Smells Like Teen Spirit became an anthem for disaffected youth, and still continues to resonate almost thirty years later. However, I’ve come to the realisation that Nirvana may have lied to us and Kurt Cobain was being disingenuous. Why? Because teen spirit smells nothing like what the band were claiming it does.
‘Bloody nylon, bloody nylon’. If misheard lyrics were a monarchy, I’d surely be king, or at least in line to the throne. The final words of Nirvana’s Smells Like Teen Spirit consist of ‘a denial’ in refrain. However, when I first heard it I thought Kurt Cobain was singing ‘bloody nylon’, possibly in reference to some tights he was wearing. Despite my dodgy lyrical interpretation, I loved the song, and the album, and the band.
"Teen spirit smelt a bit different where I grew up, back in Newbridge in the early 1990s."
We all remember the iconic video for the hit single. The very opening frame is a Converse runner, tapping along to the opening chords. No item of footwear more represents cool, slacker, disenfranchised North American youth culture. The location is a gym hall, smoky and dimly-lit. There are cheerleaders, but they’re untypical: clad in black, tattooed, and the opposite of the bright, blonde, perfect-smile stereotype. The band is also dressed suitably understated – almost thrift shop – but unutterably cool to a teenager of the day. As the first chorus breaks out, the crowd surfing starts and the moshing begins. It’s visually arresting. This surely is everything you could want in a visual representation of the smell of teen spirit.
The lyrics say everything that needs to be said: ‘I feel stupid and contagious, here we are now, entertain us.’ So few words carry so much apathy and disillusion: ‘I found it hard, it's hard to find oh well, whatever, never mind.’ Lyrics like these epitomise the smell of teen spirit, the corporeal essence of adolescence and its emanating miasma.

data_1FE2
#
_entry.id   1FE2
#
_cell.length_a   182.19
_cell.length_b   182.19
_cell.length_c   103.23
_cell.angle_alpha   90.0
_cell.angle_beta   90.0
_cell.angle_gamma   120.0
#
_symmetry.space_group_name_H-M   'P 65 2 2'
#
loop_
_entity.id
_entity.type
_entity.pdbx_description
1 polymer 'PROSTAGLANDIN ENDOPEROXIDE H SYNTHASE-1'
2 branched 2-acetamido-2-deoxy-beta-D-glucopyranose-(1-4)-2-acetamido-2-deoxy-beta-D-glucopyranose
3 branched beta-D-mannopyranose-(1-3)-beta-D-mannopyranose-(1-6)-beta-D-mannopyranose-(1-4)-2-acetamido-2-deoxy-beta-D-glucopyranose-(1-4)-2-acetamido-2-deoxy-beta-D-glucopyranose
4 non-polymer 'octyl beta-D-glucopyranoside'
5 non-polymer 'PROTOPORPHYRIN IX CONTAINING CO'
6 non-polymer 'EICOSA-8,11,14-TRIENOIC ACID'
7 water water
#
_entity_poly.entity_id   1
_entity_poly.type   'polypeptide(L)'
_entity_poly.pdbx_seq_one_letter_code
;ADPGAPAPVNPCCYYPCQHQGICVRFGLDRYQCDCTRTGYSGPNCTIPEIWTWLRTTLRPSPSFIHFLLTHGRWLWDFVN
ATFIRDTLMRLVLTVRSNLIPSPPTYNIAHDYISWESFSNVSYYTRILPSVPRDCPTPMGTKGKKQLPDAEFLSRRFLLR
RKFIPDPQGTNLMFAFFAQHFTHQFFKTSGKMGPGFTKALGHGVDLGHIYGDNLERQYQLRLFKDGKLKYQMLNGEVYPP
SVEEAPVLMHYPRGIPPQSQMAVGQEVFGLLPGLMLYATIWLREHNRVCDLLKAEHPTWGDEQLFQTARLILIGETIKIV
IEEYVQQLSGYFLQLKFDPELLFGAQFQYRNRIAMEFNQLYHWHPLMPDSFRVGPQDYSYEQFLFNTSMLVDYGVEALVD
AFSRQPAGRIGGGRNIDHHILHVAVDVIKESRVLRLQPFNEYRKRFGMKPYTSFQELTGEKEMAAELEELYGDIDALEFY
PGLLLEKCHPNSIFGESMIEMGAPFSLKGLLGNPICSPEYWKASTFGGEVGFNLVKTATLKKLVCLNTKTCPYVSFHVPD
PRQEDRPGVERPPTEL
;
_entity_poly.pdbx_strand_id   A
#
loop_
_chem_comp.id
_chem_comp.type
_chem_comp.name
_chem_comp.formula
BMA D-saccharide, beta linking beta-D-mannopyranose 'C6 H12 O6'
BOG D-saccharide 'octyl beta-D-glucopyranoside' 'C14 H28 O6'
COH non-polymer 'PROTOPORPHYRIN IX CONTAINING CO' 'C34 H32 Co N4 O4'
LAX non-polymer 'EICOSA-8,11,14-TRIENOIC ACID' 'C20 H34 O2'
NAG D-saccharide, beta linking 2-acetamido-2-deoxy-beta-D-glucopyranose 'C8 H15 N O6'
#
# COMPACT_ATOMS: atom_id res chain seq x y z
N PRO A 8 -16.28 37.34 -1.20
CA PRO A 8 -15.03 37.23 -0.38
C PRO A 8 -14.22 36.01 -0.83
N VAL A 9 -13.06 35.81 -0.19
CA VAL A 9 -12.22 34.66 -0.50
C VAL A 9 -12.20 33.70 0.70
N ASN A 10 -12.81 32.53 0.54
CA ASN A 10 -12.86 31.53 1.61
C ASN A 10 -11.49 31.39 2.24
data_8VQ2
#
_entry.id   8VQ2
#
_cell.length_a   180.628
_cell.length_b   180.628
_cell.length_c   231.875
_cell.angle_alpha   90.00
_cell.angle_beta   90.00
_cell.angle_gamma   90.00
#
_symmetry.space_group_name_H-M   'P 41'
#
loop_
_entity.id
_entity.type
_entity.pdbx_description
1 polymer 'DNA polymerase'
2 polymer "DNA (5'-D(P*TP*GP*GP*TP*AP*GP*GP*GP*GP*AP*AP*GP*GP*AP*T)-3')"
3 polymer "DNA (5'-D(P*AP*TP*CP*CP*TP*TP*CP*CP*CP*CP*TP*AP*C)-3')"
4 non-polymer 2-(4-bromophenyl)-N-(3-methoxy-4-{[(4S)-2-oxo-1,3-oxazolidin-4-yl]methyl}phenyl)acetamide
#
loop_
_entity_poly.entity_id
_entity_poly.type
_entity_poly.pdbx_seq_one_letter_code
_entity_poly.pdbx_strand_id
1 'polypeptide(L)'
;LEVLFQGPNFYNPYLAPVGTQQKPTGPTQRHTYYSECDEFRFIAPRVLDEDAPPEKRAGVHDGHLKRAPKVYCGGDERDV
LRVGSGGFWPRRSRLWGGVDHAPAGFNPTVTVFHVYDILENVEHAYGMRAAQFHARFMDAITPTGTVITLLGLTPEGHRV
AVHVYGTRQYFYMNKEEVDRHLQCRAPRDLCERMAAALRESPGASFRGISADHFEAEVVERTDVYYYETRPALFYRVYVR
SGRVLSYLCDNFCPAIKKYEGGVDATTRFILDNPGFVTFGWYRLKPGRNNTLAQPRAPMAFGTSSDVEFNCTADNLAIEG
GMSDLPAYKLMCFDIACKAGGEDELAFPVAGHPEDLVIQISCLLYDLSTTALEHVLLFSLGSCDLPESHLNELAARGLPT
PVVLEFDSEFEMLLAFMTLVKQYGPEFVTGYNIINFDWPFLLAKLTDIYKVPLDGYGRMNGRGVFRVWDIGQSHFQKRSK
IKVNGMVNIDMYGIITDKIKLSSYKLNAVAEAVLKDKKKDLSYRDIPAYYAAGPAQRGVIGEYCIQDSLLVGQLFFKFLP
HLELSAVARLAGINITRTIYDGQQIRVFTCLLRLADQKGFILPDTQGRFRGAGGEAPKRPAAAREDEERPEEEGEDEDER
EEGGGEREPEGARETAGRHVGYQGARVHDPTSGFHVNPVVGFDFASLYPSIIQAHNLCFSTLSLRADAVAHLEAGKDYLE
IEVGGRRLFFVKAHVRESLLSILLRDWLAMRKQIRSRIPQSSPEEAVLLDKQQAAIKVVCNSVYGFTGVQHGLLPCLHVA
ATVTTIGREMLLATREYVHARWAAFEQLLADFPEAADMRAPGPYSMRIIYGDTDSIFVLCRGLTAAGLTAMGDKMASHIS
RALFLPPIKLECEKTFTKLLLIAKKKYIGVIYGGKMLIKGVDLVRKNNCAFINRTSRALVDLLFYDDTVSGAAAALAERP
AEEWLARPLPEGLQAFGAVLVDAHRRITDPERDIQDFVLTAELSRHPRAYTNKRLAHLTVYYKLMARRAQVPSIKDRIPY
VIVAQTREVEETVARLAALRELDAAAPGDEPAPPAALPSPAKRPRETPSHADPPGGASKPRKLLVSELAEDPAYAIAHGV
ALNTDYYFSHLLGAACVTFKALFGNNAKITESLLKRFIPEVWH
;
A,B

"We had no cheerleaders, although there was a lad who once stole his sister’s school uniform and wore it to P.E."
Truly, Nirvana defined the smell of teen spirit. Except they didn’t. Teen spirit smelt a bit different where I grew up, back in Newbridge in the early 1990s. We didn’t have Converse. We knew Converse existed but don’t forget this was a time when people had: a) no money, and b) no money. They may have been available in Dublin, but even if you had the money it was a two or three day trek from Kildare to the city, half of it on foot and across hostile terrain with no water or food. The best you could hope for was a pair of basketball boots from Dunnes. You’d then get a few markers and hope to make them look like Converse, but fail miserably.
Our gym halls were far from smoky and dimly-lit and cinematic. They were cold, brutal places, filled with the ghosts of crushed hopes and broken dreams. They smelt of industrial strength floor-cleaner and stale body odour. That’s the kind of malodorous teen spirit we’re talking about, completely at odds with Nirvana’s depiction. We had no cheerleaders, although there was a lad who once stole his sister’s school uniform and wore it to P.E. We all got a bit of a thrill out of that, some more than others it has to be said.
"Sure, we had Aslan, but they were from Finglas and had their own unique smell."
We may have felt some of the sentiments contained in Cobain’s lyrics, but we were too busy reading Peig and conjugating French verbs to take any notice. Teen spirit constantly had a strong whiff of exam pressure. Teen spirit smelt like a stolen dab of your father’s Old Spice and the dregs of a can of Lynx deodorant you’d got last Christmas from your granny. It smelt like flat Bulmers, swigged from a flagon down the local park on a Friday night, along with the stale reek of Benson & Hedges.
You lied to us Nirvana. You presented an ideal that was never achievable. Your smell was not our smell. We could never smell like you, no matter how hard we tried. Ours was a stink which would never be represented in the songs of the most important rock band of the 1990s. Sure, we had Aslan, but they were from Finglas and had their own unique smell. Yours was a smell we could only dream about. For some of us, we’re still dreaming that dream.
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